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Thursday, May 8, 2008

German Exports March 2008

Exports from Germany fell for the second consecutive month in March as the global slowdown and rise of the euro continued to weigh on orders. Sales abroad, adjusted for working days and seasonal changes, declined 0.5 percent from February, when they when they were down 0.2 percent, the Federal Statistics Office said today. The rate of increase in Gernam exports has now been slowing steadily since the last quarter of 2006.

The trade surplus narrowed to 16.7 billion euros ($26 billion) from 16.9 billion euros in February. The surplus in the current account, which gives perhaps the best measure of all exports including services, widened to 17.2 billion euros from 16.1 billion euros the previous month.

The German economy is expected by Germany's leading economic institutes to expand 1.8 percent this year and 1.4 percent in 2009, but these numbers are now looking very questionable, given the extent to which German GDP growth is dependent on exports. These forecasts are already a downward revision since they had previously forecast growth of 2.2 percent for this year. The global outlook is certainly not encouraging for the idea of a sudden "bounce back" in German exports and International Monetary Fund last month cut its 2008 global growth forecast and said the world economy faces a 25 percent chance of recession.

The euro has appreciated 14 percent appreciation against the dollar over the past year and reached a record $1.60 on April 22. At the same time, surging raw-material costs are eroding spending power. Crude oil prices have doubled in the past year and breached $120 a barrel for the first time this week.

German manufacturing growth also slowed last month, business confidence fell and factory orders dropped for a fourth month in March. Investors also became more pessimistic in April. Plant and machinery orders fell 5 percent in March from a year earlier, according to the VDMA machine makers association.

German industrial production declined 0.5 percent in March from February, when it rose a revised 0.2 percent, according to the Economy Ministry earlier today.

German exports to other European Union countries dropped 1.5 percent in March from a year earlier, they rose 3.5 percent to non EU countries (including, of course, Russia and Ukraine).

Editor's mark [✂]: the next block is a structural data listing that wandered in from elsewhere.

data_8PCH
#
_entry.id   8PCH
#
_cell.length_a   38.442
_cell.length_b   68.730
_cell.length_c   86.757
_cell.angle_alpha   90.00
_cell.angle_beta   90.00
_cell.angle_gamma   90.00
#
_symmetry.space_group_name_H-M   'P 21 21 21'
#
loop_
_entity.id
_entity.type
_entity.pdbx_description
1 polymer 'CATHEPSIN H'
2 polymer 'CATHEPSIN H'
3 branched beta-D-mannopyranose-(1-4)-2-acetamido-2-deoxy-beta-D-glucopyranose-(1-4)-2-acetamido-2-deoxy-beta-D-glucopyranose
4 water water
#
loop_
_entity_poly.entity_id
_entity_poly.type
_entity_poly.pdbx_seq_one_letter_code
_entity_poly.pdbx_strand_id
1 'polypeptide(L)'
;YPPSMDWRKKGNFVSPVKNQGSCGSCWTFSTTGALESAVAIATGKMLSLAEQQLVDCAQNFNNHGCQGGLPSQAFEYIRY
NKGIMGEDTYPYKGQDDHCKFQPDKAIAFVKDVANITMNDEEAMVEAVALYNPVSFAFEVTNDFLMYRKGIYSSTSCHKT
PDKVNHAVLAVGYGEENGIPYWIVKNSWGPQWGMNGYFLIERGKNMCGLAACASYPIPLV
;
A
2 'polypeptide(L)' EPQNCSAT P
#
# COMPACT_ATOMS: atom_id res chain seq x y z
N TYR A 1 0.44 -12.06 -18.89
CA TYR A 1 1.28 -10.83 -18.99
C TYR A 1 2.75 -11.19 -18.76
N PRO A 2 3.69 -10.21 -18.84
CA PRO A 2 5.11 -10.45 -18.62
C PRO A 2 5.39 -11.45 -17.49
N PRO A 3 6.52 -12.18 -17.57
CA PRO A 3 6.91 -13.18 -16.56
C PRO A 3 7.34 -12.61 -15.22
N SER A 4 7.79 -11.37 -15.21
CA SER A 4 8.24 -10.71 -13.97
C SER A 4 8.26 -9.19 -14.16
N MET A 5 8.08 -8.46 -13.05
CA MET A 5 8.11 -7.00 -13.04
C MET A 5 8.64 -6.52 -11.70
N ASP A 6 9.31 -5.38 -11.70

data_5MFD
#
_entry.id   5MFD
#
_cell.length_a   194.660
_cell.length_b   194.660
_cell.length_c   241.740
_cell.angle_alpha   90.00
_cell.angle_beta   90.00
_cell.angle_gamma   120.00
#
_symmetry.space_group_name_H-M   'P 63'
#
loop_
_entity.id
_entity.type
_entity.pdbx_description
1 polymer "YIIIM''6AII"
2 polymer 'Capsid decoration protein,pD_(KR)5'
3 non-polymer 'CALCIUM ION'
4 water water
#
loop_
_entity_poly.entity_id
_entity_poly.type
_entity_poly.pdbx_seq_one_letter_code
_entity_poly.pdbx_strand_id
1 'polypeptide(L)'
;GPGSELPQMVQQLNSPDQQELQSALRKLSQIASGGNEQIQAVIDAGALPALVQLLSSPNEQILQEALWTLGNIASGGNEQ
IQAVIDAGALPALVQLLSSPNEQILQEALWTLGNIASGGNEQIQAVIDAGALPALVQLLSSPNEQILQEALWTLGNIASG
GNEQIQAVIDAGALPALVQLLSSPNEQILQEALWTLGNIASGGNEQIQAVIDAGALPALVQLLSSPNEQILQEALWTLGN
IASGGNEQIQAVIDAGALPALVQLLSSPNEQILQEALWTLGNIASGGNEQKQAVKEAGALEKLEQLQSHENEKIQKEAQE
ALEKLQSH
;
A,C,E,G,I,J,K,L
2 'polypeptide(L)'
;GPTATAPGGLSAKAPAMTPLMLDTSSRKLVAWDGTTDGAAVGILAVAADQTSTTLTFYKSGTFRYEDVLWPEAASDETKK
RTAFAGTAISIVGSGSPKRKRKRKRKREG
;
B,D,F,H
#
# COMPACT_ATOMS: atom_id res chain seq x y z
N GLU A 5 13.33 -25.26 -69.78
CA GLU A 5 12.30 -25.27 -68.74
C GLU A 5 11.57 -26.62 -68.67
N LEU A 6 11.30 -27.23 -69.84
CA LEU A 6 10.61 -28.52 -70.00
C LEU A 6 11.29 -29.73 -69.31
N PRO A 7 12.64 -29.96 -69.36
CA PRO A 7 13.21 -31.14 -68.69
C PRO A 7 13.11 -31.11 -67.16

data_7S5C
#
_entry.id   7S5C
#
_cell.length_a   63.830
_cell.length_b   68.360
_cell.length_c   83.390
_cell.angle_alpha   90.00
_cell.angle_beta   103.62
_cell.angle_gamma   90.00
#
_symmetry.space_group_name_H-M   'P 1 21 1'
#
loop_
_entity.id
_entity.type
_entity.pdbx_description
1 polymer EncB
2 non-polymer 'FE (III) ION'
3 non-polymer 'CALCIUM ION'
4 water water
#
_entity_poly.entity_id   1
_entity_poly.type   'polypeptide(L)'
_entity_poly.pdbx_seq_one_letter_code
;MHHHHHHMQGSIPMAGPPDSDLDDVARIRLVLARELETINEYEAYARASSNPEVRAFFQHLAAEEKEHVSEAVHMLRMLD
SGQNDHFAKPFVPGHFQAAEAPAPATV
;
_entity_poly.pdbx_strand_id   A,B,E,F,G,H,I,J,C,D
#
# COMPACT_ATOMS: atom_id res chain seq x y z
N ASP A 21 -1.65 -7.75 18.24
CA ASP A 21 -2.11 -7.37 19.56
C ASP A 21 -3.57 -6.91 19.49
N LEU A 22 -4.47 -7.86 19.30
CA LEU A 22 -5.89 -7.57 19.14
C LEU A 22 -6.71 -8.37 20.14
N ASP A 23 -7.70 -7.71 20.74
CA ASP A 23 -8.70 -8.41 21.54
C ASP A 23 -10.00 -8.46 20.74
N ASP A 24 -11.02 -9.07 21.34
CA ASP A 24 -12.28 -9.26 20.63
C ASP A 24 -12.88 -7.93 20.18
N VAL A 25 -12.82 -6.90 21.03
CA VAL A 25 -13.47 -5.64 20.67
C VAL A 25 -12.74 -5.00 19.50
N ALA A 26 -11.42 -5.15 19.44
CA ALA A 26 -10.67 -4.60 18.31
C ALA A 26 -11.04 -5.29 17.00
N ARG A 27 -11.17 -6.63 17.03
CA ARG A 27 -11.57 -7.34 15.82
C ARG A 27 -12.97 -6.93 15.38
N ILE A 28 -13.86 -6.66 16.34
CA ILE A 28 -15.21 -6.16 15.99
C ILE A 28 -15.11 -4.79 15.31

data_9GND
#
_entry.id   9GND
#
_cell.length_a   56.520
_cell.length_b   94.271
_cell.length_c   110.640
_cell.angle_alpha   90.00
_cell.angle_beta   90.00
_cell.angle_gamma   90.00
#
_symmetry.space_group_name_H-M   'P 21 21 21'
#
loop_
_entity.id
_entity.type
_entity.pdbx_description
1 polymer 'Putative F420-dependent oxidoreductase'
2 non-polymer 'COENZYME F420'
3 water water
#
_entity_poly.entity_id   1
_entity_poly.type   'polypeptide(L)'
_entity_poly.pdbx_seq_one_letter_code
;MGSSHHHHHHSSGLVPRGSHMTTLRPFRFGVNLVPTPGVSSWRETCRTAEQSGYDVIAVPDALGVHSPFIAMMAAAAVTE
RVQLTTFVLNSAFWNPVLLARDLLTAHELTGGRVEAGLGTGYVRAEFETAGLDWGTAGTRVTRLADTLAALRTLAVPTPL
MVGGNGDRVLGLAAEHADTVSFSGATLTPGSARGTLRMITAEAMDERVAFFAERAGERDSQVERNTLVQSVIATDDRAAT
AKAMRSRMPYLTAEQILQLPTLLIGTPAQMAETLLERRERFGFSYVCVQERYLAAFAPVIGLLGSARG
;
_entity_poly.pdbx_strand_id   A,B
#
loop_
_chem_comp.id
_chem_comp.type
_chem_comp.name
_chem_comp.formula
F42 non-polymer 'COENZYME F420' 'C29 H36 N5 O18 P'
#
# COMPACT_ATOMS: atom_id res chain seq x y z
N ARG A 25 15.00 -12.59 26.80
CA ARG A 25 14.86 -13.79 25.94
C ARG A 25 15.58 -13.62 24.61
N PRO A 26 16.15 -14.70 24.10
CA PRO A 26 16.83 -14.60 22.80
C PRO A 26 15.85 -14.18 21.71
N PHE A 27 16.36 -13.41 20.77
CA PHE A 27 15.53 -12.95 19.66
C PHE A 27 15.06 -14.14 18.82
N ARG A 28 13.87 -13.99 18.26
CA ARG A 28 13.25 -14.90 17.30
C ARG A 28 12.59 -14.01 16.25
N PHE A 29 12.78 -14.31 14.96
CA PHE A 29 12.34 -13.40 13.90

Germany exported goods to the value of EUR 84.0 billion and imported goods to the value of EUR 67.3 billion in March 2008. German exports of March 2008 were thus 0.2% and imports 3.3% above the respective March 2007 levels. Upon calendar and seasonal adjustment, exports and imports showed opposite month-on-month trends: Exports decreased by 0.5%, while imports increased by 0.8% on February 2008.

The foreign trade balance showed a surplus of EUR 16.7 billion in March 2008. In March 2007, the surplus amounted to EUR 18.7 billion. Upon calendar and seasonal adjustment, the foreign trade balance recorded a surplus of EUR 15.4 billion in March 2008.

According to provisional results of the Deutsche Bundesbank, the current account of the balance of payments showed a surplus of EUR 17.2 billion in March 2008, which included the balance of services (EUR –0.7 billion), factor income (net) (EUR +5.0 billion), current transfers (EUR –3.1 billion) and supplementary trade items (EUR –0.7 billion). In March 2007, the German current account showed a surplus of EUR 20.7 billion.

In March 2008, Germany dispatched commodities to the value of EUR 54.8 billion to the Member States of the European Union, while it received commodities to the value of EUR 44.1 billion from those countries. Compared with March 2007, dispatches to the EU countries thus decreased by 1.5%, while arrivals from those countries rose by 1.8%. Commodities to the value of EUR 36.3 billion (–2.7%) were dispatched to the euro area countries in March 2008, while the value of commodities received from those countries was EUR 30.4 billion (+0.2%). Commodities to the value of EUR 18.5 billion (+0.8%) were dispatched to EU countries not belonging to the euro area in March 2008, while the value of the commodities which arrived from those countries was EUR 13.7 billion (+5.5%).

Germany exported commodities to the value of EUR 29.2 billion to and imported commodities to the value of EUR 23.2 billion from countries outside the European Union (third countries) in March 2008. Compared with March 2007, exports to third countries were up by 3.5% and imports from those countries by 6.3%.

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